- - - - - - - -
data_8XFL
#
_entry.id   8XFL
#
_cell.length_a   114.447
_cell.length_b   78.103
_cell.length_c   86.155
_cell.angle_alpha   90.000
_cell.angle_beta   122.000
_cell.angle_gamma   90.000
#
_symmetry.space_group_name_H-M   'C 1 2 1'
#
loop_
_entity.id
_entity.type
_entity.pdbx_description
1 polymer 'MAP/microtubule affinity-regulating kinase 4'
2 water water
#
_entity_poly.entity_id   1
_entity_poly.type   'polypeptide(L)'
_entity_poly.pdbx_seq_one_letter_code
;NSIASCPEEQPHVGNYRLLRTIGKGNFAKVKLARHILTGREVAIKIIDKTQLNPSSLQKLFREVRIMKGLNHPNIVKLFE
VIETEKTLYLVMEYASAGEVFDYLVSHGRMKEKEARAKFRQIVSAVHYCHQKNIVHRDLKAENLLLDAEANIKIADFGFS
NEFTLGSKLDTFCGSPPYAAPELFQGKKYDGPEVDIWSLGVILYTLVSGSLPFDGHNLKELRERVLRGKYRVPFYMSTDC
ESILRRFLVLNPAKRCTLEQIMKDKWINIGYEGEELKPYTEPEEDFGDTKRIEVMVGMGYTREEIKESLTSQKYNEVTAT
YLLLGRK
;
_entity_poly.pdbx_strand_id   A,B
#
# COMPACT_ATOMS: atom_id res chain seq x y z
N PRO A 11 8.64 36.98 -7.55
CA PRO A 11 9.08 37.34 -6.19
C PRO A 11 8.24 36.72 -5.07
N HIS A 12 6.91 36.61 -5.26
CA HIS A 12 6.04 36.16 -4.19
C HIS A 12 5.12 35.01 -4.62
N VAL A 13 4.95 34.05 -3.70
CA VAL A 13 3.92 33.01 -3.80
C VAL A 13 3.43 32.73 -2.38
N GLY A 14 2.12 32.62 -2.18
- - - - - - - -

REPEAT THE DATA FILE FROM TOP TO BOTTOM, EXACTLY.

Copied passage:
data_8XFL
#
_entry.id   8XFL
#
_cell.length_a   114.447
_cell.length_b   78.103
_cell.length_c   86.155
_cell.angle_alpha   90.000
_cell.angle_beta   122.000
_cell.angle_gamma   90.000
#
_symmetry.space_group_name_H-M   'C 1 2 1'
#
loop_
_entity.id
_entity.type
_entity.pdbx_description
1 polymer 'MAP/microtubule affinity-regulating kinase 4'
2 water water
#
_entity_poly.entity_id   1
_entity_poly.type   'polypeptide(L)'
_entity_poly.pdbx_seq_one_letter_code
;NSIASCPEEQPHVGNYRLLRTIGKGNFAKVKLARHILTGREVAIKIIDKTQLNPSSLQKLFREVRIMKGLNHPNIVKLFE
VIETEKTLYLVMEYASAGEVFDYLVSHGRMKEKEARAKFRQIVSAVHYCHQKNIVHRDLKAENLLLDAEANIKIADFGFS
NEFTLGSKLDTFCGSPPYAAPELFQGKKYDGPEVDIWSLGVILYTLVSGSLPFDGHNLKELRERVLRGKYRVPFYMSTDC
ESILRRFLVLNPAKRCTLEQIMKDKWINIGYEGEELKPYTEPEEDFGDTKRIEVMVGMGYTREEIKESLTSQKYNEVTAT
YLLLGRK
;
_entity_poly.pdbx_strand_id   A,B
#
# COMPACT_ATOMS: atom_id res chain seq x y z
N PRO A 11 8.64 36.98 -7.55
CA PRO A 11 9.08 37.34 -6.19
C PRO A 11 8.24 36.72 -5.07
N HIS A 12 6.91 36.61 -5.26
CA HIS A 12 6.04 36.16 -4.19
C HIS A 12 5.12 35.01 -4.62
N VAL A 13 4.95 34.05 -3.70
CA VAL A 13 3.92 33.01 -3.80
C VAL A 13 3.43 32.73 -2.38
N GLY A 14 2.12 32.62 -2.18